Make sure your kids can be seen when they’re in costume on Halloween night, advises Safe Kids. A dark costume can make it more challenging for drivers to see your kids.
Smart swap: Choose light-colored costumes or use bright reflective tape and give your kids glow sticks or flashlights.
Dr. Dina DiMaggio, a pediatrician at NYU Langone and Pediatric Associates of NYC and author of the Pediatrician’s Guide to Feeding Babies and Toddlers, told Healthline that parents should get their kids ready for Halloween prior to the big event.
“For smaller children, I recommend trying out their costume before the big day to make sure they are comfortable — no itchy materials that can irritate their skin, too long outfits that they can trip on, or masks or hats that block them from seeing where they are walking,” recommended DiMaggio. “I also would make sure not to have your child walk around with accessories like swords that may be too sharp or that they can trip on.”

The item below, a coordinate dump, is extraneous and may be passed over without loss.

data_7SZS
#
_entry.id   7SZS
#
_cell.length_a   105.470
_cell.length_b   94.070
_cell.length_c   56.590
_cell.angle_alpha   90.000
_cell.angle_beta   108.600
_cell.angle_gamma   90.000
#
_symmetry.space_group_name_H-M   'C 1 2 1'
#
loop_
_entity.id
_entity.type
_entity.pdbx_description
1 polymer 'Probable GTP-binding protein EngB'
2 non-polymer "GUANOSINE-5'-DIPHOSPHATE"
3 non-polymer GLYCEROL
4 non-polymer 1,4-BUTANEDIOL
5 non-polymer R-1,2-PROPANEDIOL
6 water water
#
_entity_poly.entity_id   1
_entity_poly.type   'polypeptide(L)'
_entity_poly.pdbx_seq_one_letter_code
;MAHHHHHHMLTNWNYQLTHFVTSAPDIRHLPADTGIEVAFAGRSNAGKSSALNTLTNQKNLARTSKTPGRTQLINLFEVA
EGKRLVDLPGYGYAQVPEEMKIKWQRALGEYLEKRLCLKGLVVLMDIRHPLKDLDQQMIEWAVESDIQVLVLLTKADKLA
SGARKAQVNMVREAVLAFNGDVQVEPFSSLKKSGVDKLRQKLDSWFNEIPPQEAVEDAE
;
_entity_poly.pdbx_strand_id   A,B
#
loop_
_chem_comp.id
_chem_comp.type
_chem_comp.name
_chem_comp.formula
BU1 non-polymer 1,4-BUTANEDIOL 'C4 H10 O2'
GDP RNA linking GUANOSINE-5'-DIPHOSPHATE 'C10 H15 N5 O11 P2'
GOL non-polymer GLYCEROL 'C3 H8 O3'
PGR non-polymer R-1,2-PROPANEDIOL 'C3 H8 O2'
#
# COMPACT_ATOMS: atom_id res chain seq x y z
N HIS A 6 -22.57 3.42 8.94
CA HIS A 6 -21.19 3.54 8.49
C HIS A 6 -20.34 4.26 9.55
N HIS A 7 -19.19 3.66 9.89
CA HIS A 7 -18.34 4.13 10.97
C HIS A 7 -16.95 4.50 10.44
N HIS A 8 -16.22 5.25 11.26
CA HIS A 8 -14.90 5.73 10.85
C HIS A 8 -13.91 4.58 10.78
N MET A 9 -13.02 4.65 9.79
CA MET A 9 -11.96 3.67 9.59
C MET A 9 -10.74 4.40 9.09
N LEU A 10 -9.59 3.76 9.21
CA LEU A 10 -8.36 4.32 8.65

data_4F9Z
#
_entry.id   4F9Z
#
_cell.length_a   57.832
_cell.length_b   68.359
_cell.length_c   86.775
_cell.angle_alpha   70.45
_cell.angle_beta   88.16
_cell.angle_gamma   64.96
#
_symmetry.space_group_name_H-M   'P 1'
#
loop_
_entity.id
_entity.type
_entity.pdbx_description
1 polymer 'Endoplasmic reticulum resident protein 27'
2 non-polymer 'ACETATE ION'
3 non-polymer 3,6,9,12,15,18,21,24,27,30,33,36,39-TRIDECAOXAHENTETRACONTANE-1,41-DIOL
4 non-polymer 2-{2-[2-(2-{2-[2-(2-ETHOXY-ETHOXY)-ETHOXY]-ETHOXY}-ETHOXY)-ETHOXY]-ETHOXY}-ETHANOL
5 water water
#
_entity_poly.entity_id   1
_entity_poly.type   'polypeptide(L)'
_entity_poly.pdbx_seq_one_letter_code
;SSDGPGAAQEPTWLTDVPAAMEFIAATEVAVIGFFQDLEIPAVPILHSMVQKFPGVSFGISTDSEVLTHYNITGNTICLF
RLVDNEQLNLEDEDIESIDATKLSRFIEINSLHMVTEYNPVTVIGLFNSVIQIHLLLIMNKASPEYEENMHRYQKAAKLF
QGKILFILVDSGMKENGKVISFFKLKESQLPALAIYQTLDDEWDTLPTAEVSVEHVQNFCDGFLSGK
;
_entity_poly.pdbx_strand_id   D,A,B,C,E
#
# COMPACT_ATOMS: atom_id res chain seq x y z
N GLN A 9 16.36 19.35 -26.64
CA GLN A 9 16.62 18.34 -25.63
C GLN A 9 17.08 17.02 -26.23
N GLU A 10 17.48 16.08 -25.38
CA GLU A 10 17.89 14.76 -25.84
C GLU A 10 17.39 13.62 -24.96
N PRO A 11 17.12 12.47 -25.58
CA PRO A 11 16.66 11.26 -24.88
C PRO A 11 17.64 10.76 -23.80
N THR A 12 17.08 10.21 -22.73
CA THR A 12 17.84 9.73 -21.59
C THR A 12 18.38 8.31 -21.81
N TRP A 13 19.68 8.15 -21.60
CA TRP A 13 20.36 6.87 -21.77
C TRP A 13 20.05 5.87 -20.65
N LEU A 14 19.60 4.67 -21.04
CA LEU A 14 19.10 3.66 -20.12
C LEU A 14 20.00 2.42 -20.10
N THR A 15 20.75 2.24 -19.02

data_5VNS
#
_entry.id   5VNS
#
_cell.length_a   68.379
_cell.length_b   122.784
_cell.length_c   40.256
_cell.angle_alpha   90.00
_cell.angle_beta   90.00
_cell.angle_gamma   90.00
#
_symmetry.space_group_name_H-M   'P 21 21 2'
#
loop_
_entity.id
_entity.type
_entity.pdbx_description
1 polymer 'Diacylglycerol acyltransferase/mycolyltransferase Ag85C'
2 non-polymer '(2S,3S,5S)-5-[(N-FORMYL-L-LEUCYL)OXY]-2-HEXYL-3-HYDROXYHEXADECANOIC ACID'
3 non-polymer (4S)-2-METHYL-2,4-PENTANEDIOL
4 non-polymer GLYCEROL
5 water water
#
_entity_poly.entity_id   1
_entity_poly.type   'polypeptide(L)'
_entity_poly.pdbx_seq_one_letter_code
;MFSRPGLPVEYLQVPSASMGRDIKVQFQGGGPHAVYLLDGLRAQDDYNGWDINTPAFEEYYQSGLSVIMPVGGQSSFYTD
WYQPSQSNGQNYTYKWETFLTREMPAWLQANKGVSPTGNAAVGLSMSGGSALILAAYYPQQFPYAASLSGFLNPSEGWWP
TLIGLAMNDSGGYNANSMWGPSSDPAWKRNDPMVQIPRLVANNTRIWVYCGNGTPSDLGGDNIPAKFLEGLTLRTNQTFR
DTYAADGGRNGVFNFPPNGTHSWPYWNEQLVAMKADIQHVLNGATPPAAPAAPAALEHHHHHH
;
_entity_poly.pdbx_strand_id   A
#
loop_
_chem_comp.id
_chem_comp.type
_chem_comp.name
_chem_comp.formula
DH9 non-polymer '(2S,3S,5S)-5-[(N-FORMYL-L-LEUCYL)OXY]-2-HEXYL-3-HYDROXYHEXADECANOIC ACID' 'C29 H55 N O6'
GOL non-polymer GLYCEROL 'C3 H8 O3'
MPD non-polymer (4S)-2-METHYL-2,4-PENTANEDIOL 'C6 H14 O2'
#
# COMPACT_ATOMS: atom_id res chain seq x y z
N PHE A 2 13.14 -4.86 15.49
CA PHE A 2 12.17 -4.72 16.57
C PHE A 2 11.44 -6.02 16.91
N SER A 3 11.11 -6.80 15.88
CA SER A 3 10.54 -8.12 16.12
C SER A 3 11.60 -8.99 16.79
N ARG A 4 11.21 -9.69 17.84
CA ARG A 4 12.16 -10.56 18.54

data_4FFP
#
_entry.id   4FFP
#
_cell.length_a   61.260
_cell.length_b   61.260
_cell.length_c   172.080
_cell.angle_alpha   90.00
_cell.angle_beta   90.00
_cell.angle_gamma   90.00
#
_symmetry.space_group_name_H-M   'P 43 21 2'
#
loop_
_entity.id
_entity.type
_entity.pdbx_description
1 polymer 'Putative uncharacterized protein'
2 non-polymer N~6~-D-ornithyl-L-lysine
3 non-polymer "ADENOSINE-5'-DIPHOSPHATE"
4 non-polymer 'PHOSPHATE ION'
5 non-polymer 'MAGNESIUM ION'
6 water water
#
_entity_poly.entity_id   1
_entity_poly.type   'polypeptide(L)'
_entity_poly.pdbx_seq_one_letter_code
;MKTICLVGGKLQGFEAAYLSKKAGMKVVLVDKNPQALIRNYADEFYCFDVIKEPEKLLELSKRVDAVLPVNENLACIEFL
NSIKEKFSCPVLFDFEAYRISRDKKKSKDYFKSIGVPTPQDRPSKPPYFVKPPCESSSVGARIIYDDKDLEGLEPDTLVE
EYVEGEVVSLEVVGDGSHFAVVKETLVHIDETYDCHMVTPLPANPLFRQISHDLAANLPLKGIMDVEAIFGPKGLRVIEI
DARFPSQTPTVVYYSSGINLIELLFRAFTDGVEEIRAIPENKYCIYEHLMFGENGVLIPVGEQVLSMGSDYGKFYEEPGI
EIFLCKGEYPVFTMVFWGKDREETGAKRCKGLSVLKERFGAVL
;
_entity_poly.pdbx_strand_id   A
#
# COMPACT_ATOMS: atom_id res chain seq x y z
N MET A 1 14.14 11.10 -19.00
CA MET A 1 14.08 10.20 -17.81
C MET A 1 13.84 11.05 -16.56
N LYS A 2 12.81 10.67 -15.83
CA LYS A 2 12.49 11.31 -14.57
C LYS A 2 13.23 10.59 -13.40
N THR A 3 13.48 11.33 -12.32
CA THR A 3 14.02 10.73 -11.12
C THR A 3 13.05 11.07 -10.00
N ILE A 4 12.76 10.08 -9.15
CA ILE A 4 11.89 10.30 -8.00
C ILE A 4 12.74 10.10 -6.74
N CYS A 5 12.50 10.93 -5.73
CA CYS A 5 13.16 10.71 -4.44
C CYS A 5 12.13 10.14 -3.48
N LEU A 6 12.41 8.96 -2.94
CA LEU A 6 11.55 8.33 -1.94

Smart swap: Consider delighting your child with temporary tattoos rather than tricky-to-manage accessories.
How much candy is too much? DiMaggio believes in moderation. For example, rather than full-size versions of candy bars, the pediatrician suggests allowing your child to enjoy mini-size candy bars to reduce sugar intake.
Smart swap: “Healthier options would be apple packets, raisins boxes, tangerines decorated on to look like cute pumpkins, pretzel or dry fruit packs, or bars with few ingredients like Lärabars or bars that contain just fruit. Kids can also give out treats that are not candy, such as pencils, stickers, little notepads, or tattoos,” said DiMaggio.